Statistics and veiled truths

My Statistics professor started his first lecture with a quote that went: Lies are of three kinds: lies, terrible lies, and Statistics!

I was reminded of this while reading this ToI report. It’s a report about the eating habits of teenagers, who apparently skip meals out of choice because they think they eat too much.

I agree – it’s not a good trend. And yet, when a ‘study’ churns out numbers, what exactly do those numbers mean? For example:

The survey conducted by the Schools Health Education Unit, found that one in 10 teenage girls between 14 and 15 years missed two meals a day thinking they are overweight.

One in Ten? Among what strata of the population? The filthy rich kids? The lower middle class? The chai-wala‘s daughter? The kind of people who read the Times of India? The kind of people who cannot afford a daily newspaper? Who?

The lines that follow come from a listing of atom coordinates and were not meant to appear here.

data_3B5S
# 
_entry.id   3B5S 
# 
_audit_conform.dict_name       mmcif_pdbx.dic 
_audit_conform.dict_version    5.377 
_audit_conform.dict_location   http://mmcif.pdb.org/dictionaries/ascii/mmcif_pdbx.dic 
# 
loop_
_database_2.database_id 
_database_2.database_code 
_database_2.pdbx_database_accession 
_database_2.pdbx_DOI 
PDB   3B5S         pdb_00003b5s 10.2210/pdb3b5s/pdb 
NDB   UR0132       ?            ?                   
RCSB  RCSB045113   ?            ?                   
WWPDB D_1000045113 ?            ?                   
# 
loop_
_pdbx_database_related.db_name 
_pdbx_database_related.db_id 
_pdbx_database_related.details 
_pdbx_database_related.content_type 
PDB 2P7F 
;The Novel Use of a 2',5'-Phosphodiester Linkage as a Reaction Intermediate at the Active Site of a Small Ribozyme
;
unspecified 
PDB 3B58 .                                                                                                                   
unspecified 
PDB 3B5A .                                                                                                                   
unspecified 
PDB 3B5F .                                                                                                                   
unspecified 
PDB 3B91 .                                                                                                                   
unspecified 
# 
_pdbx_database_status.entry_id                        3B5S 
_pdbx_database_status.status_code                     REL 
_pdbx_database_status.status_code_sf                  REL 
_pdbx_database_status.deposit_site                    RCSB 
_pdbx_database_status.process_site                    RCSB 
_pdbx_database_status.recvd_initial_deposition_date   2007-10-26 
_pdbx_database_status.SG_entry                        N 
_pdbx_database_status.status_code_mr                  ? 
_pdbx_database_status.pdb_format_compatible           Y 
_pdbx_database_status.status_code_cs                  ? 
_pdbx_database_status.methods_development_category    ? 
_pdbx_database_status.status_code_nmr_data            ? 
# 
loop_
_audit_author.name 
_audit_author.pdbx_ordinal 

It’s incredible how anyone and everyone churns numbers out – without the slightest attempt at a qualifying statement. The numbers are from the chosen sample population, not the entire population. When the numbers are extrapolated, it is assumed that the population is identical in diversity to the sample population. Are these extrapolations even valid? Do the researchers know? Should we know when they churn out numbers at us?

Maybe they are – maybe the study was thorough in its research and actually sampled from all possible strata of society. But even then – shouldn’t there be a qualifying statement?

I’m not taking away from the problem of concern here. Sure, it’s a serious issue that needs to be looked at. Sure, having a study with concrete numbers helps bring attention to the concern. And yet, I can’t help but think that – forget skipping meals – more than One in Ten children of 14-15 years of age in India would thank their respective Gods if they got one full meal a day.

(link via India Uncut.)

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